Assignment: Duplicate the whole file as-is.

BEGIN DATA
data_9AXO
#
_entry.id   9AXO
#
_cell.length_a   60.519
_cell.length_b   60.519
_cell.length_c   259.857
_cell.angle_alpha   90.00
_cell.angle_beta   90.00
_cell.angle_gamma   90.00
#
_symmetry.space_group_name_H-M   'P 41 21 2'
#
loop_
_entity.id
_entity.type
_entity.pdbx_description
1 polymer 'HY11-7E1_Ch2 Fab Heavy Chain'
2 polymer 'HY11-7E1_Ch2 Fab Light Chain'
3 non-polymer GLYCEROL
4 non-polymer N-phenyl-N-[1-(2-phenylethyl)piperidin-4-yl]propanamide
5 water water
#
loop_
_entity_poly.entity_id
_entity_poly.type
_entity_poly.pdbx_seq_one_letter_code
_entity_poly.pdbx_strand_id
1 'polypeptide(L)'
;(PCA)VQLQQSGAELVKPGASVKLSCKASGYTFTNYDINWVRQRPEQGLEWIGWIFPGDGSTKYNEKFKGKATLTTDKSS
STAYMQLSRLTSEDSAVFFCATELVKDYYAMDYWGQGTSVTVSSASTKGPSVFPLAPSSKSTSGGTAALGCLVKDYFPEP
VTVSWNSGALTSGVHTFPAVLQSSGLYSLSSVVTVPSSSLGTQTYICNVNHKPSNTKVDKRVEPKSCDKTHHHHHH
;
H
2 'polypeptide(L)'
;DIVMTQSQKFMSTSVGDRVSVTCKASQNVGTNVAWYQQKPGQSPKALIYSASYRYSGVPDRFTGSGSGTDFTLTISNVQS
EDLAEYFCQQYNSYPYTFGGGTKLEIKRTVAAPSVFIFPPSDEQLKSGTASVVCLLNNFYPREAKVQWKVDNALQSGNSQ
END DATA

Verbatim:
data_9AXO
#
_entry.id   9AXO
#
_cell.length_a   60.519
_cell.length_b   60.519
_cell.length_c   259.857
_cell.angle_alpha   90.00
_cell.angle_beta   90.00
_cell.angle_gamma   90.00
#
_symmetry.space_group_name_H-M   'P 41 21 2'
#
loop_
_entity.id
_entity.type
_entity.pdbx_description
1 polymer 'HY11-7E1_Ch2 Fab Heavy Chain'
2 polymer 'HY11-7E1_Ch2 Fab Light Chain'
3 non-polymer GLYCEROL
4 non-polymer N-phenyl-N-[1-(2-phenylethyl)piperidin-4-yl]propanamide
5 water water
#
loop_
_entity_poly.entity_id
_entity_poly.type
_entity_poly.pdbx_seq_one_letter_code
_entity_poly.pdbx_strand_id
1 'polypeptide(L)'
;(PCA)VQLQQSGAELVKPGASVKLSCKASGYTFTNYDINWVRQRPEQGLEWIGWIFPGDGSTKYNEKFKGKATLTTDKSS
STAYMQLSRLTSEDSAVFFCATELVKDYYAMDYWGQGTSVTVSSASTKGPSVFPLAPSSKSTSGGTAALGCLVKDYFPEP
VTVSWNSGALTSGVHTFPAVLQSSGLYSLSSVVTVPSSSLGTQTYICNVNHKPSNTKVDKRVEPKSCDKTHHHHHH
;
H
2 'polypeptide(L)'
;DIVMTQSQKFMSTSVGDRVSVTCKASQNVGTNVAWYQQKPGQSPKALIYSASYRYSGVPDRFTGSGSGTDFTLTISNVQS
EDLAEYFCQQYNSYPYTFGGGTKLEIKRTVAAPSVFIFPPSDEQLKSGTASVVCLLNNFYPREAKVQWKVDNALQSGNSQ